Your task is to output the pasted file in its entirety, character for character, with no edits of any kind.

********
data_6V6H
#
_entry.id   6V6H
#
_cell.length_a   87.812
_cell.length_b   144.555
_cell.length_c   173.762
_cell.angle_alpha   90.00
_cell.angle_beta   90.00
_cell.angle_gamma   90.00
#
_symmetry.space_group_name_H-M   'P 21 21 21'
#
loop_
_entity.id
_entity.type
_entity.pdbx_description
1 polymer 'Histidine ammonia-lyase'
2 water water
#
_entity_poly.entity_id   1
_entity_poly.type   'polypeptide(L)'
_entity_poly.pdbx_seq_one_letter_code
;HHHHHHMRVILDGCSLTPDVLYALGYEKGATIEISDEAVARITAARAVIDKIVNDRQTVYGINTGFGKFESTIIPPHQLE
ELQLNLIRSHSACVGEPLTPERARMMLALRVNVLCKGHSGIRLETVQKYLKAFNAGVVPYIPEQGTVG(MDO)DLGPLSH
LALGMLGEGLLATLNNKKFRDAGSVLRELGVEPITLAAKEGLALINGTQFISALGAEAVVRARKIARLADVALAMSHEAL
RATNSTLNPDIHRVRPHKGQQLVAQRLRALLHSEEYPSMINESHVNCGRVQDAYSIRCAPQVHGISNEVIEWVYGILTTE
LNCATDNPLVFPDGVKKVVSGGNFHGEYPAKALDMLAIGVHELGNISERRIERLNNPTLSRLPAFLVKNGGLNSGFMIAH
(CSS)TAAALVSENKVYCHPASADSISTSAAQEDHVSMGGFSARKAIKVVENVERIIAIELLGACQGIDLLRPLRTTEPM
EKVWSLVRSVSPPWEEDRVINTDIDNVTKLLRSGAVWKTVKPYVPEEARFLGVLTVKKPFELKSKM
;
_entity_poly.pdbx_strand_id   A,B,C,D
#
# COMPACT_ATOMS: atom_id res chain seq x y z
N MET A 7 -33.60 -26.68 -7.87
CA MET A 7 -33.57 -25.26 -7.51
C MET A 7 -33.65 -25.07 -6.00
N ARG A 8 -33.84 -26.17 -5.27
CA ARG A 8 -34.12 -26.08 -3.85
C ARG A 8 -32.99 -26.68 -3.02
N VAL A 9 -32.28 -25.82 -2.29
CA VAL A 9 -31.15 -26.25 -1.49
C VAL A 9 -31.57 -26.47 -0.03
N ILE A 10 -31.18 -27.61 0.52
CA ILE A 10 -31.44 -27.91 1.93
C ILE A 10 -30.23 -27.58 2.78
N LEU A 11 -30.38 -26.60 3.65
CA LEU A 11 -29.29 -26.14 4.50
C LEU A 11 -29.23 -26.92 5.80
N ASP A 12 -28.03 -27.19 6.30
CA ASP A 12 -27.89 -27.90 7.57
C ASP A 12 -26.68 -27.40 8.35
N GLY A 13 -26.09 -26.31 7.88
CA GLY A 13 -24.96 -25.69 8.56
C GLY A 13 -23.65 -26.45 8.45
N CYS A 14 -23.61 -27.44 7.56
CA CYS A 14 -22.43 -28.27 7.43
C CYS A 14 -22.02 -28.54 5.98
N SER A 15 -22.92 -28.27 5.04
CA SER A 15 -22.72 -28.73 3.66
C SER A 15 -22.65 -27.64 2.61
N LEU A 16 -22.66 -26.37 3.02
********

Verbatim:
data_6V6H
#
_entry.id   6V6H
#
_cell.length_a   87.812
_cell.length_b   144.555
_cell.length_c   173.762
_cell.angle_alpha   90.00
_cell.angle_beta   90.00
_cell.angle_gamma   90.00
#
_symmetry.space_group_name_H-M   'P 21 21 21'
#
loop_
_entity.id
_entity.type
_entity.pdbx_description
1 polymer 'Histidine ammonia-lyase'
2 water water
#
_entity_poly.entity_id   1
_entity_poly.type   'polypeptide(L)'
_entity_poly.pdbx_seq_one_letter_code
;HHHHHHMRVILDGCSLTPDVLYALGYEKGATIEISDEAVARITAARAVIDKIVNDRQTVYGINTGFGKFESTIIPPHQLE
ELQLNLIRSHSACVGEPLTPERARMMLALRVNVLCKGHSGIRLETVQKYLKAFNAGVVPYIPEQGTVG(MDO)DLGPLSH
LALGMLGEGLLATLNNKKFRDAGSVLRELGVEPITLAAKEGLALINGTQFISALGAEAVVRARKIARLADVALAMSHEAL
RATNSTLNPDIHRVRPHKGQQLVAQRLRALLHSEEYPSMINESHVNCGRVQDAYSIRCAPQVHGISNEVIEWVYGILTTE
LNCATDNPLVFPDGVKKVVSGGNFHGEYPAKALDMLAIGVHELGNISERRIERLNNPTLSRLPAFLVKNGGLNSGFMIAH
(CSS)TAAALVSENKVYCHPASADSISTSAAQEDHVSMGGFSARKAIKVVENVERIIAIELLGACQGIDLLRPLRTTEPM
EKVWSLVRSVSPPWEEDRVINTDIDNVTKLLRSGAVWKTVKPYVPEEARFLGVLTVKKPFELKSKM
;
_entity_poly.pdbx_strand_id   A,B,C,D
#
# COMPACT_ATOMS: atom_id res chain seq x y z
N MET A 7 -33.60 -26.68 -7.87
CA MET A 7 -33.57 -25.26 -7.51
C MET A 7 -33.65 -25.07 -6.00
N ARG A 8 -33.84 -26.17 -5.27
CA ARG A 8 -34.12 -26.08 -3.85
C ARG A 8 -32.99 -26.68 -3.02
N VAL A 9 -32.28 -25.82 -2.29
CA VAL A 9 -31.15 -26.25 -1.49
C VAL A 9 -31.57 -26.47 -0.03
N ILE A 10 -31.18 -27.61 0.52
CA ILE A 10 -31.44 -27.91 1.93
C ILE A 10 -30.23 -27.58 2.78
N LEU A 11 -30.38 -26.60 3.65
CA LEU A 11 -29.29 -26.14 4.50
C LEU A 11 -29.23 -26.92 5.80
N ASP A 12 -28.03 -27.19 6.30
CA ASP A 12 -27.89 -27.90 7.57
C ASP A 12 -26.68 -27.40 8.35
N GLY A 13 -26.09 -26.31 7.88
CA GLY A 13 -24.96 -25.69 8.56
C GLY A 13 -23.65 -26.45 8.45
N CYS A 14 -23.61 -27.44 7.56
CA CYS A 14 -22.43 -28.27 7.43
C CYS A 14 -22.02 -28.54 5.98
N SER A 15 -22.92 -28.27 5.04
CA SER A 15 -22.72 -28.73 3.66
C SER A 15 -22.65 -27.64 2.61
N LEU A 16 -22.66 -26.37 3.02